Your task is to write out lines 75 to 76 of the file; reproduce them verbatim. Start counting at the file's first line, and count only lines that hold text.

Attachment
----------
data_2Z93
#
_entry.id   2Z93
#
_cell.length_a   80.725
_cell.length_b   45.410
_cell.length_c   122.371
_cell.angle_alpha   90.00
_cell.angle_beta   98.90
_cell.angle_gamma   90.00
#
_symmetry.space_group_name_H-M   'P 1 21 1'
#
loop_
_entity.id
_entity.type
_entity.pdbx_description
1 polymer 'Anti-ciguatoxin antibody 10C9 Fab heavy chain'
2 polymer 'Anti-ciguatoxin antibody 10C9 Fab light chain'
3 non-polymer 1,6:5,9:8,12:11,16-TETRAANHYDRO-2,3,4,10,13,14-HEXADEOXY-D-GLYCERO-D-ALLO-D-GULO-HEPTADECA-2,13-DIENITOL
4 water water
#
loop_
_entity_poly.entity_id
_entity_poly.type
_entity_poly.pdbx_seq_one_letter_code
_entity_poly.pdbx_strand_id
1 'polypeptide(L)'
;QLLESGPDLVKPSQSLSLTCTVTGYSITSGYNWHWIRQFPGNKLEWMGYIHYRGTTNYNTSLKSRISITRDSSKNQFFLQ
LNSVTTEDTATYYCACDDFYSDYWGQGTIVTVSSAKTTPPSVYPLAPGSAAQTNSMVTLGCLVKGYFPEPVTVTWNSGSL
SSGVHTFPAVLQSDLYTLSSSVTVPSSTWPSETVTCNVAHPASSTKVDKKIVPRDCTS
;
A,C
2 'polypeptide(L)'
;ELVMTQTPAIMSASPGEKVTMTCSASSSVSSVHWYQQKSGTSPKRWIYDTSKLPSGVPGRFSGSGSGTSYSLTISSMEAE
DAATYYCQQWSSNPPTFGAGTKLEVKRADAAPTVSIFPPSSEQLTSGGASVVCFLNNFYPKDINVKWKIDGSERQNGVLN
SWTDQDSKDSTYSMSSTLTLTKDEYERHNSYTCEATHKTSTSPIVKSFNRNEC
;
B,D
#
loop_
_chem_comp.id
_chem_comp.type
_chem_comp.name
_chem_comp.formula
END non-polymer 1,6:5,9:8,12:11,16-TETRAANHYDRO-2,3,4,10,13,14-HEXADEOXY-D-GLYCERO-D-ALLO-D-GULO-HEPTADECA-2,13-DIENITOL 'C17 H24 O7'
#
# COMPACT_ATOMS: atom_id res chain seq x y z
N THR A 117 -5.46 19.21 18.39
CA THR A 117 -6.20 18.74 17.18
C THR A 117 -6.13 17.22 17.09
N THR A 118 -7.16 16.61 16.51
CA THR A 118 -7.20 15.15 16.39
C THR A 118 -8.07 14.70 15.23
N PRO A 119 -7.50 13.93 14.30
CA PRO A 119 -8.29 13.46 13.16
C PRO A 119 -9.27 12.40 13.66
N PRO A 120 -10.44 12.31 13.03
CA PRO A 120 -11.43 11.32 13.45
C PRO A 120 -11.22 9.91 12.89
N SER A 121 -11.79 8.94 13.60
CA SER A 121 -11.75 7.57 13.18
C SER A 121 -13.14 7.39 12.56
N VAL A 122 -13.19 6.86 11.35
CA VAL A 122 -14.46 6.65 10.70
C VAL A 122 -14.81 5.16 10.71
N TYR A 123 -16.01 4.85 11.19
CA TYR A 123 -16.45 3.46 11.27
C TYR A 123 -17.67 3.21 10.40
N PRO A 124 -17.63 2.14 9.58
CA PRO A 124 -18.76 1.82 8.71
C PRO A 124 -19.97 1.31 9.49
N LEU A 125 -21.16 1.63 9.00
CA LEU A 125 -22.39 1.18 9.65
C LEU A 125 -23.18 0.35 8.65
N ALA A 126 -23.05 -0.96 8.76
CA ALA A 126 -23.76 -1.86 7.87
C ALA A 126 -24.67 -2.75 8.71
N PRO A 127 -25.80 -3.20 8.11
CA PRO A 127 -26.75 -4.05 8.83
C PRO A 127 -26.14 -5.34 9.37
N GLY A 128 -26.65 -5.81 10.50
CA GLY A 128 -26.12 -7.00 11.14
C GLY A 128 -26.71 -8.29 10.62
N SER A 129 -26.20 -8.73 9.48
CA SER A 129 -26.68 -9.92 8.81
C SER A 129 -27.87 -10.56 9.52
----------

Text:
C LEU A 125 -23.18 0.35 8.65
N ALA A 126 -23.05 -0.96 8.76